If the district is interesting during the day, wait until you see the atmosphere when the sun goes down. Its main streets and entertainment venues are filled with both locals and tourists looking for a good time. What can you do there? Eat in a good restaurant or go on a music trail to find the bars and pubs where the Beatles, played, a band which was not that well known in the early 1960s and played in St. Pauli’s nightclubs. Some of the staples on the route are the Indra Club (on Grosse Freiheit), where they are still fondly remembered and some of their songs can still be heard, as well as the Kaiserkeller, the Top Ten and the Stage Club.
Another of the district’s classic places to visit is Davidwache, one of the most famous German police stations thanks to films. Nevertheless, if there is one place that no one overlooks, it is Reeperbahn, a street where bars, restaurants, erotic shops and clubs crowd and life bustles 24 hours a day. The entertainment is provided by the neon lights with the desire to have fun rather than the beauty of the place. And if you want to see the red light district (and you are a man, because women are not allowed), head for Herbertstrasse, a 50-metre alleyway that is pretty racy.
F.C. St. Pauli, a football team with a curious history
The local football club, F.C. Sankt Pauli, which has made a name for itself by playing the sport in a committed way, is almost on a par with the sightseeing. The team has demonstrated its fight against homophobia, racism and fascism. If you get the chance to watch a match, you can hear AC/DC’s Hells Bells playing over the loudspeakers when the players step onto the pitch and Blur’s Song 2 when they score a goal.
Their activism did not start until the 1980s when the fans began to integrate people from the neighbourhood, very left-wing, alternative, punk, etc. Watching a match is undoubtedly a great experience.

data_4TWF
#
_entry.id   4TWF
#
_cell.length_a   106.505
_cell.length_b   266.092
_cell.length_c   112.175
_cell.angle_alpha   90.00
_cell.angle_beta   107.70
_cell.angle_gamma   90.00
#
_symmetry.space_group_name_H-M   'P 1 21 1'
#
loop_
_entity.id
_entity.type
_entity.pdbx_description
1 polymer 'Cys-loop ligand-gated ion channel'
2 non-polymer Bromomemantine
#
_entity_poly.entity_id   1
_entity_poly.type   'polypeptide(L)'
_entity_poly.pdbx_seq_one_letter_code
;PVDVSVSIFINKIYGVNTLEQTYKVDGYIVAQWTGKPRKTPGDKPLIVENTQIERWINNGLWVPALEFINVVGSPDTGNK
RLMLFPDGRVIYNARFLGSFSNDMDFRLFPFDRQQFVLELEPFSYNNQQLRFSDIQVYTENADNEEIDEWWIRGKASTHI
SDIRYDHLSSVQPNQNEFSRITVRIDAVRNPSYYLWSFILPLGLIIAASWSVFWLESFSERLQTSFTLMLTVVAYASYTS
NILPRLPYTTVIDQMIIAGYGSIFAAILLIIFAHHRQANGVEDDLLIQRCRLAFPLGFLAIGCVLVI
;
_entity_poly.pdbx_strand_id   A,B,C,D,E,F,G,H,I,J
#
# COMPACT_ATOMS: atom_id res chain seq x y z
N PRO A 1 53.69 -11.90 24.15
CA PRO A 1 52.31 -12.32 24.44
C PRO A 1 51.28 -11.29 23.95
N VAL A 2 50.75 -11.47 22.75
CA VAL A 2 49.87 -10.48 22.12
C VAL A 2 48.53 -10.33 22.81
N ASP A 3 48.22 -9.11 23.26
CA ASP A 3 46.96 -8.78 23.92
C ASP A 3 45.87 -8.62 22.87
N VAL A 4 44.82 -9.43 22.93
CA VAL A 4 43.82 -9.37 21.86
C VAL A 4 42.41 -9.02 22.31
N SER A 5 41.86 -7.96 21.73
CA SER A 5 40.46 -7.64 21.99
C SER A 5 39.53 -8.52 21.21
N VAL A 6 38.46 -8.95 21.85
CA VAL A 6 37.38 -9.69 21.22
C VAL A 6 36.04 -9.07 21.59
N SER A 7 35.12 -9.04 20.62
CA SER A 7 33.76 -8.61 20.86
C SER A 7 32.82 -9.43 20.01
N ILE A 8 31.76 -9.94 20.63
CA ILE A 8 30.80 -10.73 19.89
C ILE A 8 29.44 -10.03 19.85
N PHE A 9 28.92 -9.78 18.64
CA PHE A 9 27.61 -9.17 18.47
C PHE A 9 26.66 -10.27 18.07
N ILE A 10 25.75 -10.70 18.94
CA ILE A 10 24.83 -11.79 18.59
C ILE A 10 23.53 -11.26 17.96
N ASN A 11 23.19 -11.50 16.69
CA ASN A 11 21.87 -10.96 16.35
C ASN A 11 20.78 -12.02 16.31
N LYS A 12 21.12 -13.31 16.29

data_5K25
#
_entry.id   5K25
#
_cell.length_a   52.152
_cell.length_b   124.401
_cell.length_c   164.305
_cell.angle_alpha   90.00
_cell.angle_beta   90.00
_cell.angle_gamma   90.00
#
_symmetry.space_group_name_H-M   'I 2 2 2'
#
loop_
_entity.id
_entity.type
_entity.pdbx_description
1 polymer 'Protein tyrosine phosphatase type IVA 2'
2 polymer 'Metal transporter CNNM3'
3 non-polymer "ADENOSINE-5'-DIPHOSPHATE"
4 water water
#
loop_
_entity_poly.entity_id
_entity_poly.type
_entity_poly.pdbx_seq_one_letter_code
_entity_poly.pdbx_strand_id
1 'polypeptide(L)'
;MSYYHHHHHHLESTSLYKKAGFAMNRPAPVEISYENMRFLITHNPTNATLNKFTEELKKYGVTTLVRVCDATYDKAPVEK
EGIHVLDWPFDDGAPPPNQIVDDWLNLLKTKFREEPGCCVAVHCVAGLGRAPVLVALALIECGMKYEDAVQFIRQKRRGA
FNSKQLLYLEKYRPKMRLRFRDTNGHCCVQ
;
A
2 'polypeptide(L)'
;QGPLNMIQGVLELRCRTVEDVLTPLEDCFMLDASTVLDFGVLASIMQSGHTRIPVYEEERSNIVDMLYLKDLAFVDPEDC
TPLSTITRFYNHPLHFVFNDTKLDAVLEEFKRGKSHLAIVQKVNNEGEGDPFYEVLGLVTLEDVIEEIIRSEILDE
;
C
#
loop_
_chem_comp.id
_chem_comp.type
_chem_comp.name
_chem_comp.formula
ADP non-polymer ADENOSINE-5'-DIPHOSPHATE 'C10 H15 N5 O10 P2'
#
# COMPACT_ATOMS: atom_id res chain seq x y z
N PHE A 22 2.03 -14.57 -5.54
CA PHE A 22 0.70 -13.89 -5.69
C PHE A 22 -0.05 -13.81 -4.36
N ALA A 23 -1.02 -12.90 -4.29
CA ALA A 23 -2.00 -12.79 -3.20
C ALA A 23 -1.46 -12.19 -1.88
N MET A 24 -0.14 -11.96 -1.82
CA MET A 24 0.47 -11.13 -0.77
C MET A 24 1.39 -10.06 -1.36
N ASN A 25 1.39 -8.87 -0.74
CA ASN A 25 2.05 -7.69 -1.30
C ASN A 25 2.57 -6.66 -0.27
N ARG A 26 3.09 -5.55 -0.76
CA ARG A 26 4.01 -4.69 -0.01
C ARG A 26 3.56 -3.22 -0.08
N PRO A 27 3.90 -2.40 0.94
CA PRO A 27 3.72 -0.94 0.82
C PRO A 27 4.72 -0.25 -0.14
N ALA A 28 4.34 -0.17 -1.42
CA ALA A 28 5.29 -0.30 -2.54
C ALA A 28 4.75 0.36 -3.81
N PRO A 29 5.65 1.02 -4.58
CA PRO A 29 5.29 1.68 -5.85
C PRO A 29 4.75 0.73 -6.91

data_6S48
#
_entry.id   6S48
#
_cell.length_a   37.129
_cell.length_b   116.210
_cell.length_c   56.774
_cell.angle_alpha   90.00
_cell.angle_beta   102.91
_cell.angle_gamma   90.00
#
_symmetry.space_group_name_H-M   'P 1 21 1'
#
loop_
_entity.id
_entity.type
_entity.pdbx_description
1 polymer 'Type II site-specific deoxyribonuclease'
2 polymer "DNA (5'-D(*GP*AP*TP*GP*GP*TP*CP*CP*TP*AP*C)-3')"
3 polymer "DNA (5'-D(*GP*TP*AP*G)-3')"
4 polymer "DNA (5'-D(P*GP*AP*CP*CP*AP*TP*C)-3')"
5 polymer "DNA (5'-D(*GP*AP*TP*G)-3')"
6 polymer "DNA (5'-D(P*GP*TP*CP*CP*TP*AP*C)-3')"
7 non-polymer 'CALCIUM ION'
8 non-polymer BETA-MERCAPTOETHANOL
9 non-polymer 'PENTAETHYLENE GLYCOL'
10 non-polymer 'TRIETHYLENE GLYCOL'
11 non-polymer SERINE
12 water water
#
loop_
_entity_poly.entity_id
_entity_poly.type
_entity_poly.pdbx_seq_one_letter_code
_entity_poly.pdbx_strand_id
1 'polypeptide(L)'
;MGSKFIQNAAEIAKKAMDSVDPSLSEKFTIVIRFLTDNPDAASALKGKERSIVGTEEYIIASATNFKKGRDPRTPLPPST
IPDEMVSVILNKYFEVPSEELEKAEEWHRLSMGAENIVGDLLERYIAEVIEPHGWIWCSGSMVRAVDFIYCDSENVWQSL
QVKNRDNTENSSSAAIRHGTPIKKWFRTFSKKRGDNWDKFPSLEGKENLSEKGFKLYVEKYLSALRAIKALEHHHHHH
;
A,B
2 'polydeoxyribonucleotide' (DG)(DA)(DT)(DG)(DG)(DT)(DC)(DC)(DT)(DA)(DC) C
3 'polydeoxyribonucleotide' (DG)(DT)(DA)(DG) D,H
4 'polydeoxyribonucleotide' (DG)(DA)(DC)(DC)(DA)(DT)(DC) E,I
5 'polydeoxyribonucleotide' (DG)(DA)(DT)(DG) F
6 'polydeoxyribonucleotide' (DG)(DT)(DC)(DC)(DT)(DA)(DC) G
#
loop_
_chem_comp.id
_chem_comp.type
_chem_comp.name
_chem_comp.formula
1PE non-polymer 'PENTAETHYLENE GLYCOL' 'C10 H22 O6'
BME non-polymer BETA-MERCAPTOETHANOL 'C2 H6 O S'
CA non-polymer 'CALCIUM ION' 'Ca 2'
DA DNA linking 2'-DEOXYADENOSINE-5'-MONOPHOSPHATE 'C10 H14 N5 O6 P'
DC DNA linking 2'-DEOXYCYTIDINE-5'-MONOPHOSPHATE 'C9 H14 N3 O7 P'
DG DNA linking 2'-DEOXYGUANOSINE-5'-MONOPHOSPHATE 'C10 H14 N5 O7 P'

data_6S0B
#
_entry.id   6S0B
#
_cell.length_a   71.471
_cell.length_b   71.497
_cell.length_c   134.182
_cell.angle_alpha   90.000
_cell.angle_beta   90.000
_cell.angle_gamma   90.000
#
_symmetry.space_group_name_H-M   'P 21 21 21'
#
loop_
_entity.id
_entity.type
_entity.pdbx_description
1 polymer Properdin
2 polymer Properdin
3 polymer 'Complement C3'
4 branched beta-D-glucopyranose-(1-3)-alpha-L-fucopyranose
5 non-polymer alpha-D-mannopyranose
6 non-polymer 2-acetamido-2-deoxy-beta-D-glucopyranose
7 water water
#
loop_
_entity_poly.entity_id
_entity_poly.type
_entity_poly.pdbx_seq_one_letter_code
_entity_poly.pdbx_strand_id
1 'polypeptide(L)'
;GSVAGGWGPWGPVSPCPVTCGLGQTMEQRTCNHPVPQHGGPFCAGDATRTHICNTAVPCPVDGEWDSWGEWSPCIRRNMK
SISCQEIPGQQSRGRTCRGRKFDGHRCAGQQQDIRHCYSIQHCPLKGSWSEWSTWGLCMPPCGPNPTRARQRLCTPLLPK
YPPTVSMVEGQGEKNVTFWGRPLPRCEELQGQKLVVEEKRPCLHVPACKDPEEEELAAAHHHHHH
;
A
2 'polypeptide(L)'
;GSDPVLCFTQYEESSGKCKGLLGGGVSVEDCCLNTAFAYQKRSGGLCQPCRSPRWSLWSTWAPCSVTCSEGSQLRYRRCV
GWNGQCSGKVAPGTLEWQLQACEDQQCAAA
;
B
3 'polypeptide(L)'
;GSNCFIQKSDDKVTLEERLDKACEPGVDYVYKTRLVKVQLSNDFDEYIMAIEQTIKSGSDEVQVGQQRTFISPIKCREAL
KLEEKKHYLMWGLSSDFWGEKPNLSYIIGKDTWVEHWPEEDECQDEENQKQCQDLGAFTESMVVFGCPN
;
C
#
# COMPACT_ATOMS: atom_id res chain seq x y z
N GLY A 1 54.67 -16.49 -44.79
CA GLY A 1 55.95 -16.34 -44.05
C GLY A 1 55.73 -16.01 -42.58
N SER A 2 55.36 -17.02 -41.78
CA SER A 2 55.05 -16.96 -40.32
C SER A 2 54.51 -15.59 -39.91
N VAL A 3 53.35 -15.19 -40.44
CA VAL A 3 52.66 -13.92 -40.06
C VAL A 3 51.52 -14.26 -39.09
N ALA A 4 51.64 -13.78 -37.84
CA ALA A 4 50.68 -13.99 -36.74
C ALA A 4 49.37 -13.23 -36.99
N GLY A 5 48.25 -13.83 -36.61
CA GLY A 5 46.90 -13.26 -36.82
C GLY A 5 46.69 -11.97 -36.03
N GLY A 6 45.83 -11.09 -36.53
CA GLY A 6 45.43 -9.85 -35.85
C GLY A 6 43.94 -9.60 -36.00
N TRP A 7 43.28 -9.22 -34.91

Where to eat in the St. Pauli district
In St. Pauli you will find numerous restaurants where you can eat, sit outside, have a coffee or go for a drink. Just to name a few, we recommend the Bullerei restaurant, run by the renowned chef Tim Mälzer, with exquisite dishes. You can also go to Deli, a gastrobar that is more economical. Equally suggestive are Freudenhaus St. Pauli, a restaurant with a lot of tradition, German cuisine and generous portions; and Herzblut St. Pauli, with a more modern feel and menus for quick meals (hamburgers, salads, one-course meals, etc.) and even take-away dishes. And for lunch on the banks of the Elbe, the bistro Brücke 10 (on bridge 10) offers delicious fish rolls (a herring sandwich) with a view of the boats and the port.
Where to stay in Hamburg
The city of Hamburg has a good range of hotels, including the Barceló Hamburg. This modern yet comfortable four-star hotel is the perfect base camp for discovering this bustling city by day and night. It is the perfect place to take a break from so much activity as it has 193 very comfortable B-rooms (superior, junior suites, suites and even family suites). In addition to good rooms, it also offers exquisite cuisine in its 1700 Winery bar & restaurant with wonderful wines. And if you like taking care of yourself during your travels, remember that it has a gym and spa. What more could you ask for!
Frequently Asked Questions
What is the St. Pauli district famous for?
Hamburg's St. Pauli district has gained a reputation for its lively atmosphere. This neighbourhood, once frequented by sailors arriving at the port, is bustling with curious tourists in search of restaurants, live music bars, boutiques and nightclubs.
Where is St. Pauli?
St. Pauli (Sankt Pauli) is located in the heart of Hamburg-Mitte, one of Hamburg's seven districts. Its location allows you to visit a large number of tourist attractions in just a few minutes. It is clearly a must when visiting this German city.
What are the usual opening hours for nightlife in St. Pauli?
The opening hours of the nightlife in Hamburg's St. Pauli district are very diverse. There are pubs that open at 7 p.m. and close at 2 a.m. and discotheques that open from 10 p.m. to 6.30 a.m. On weekends they all tend to close later.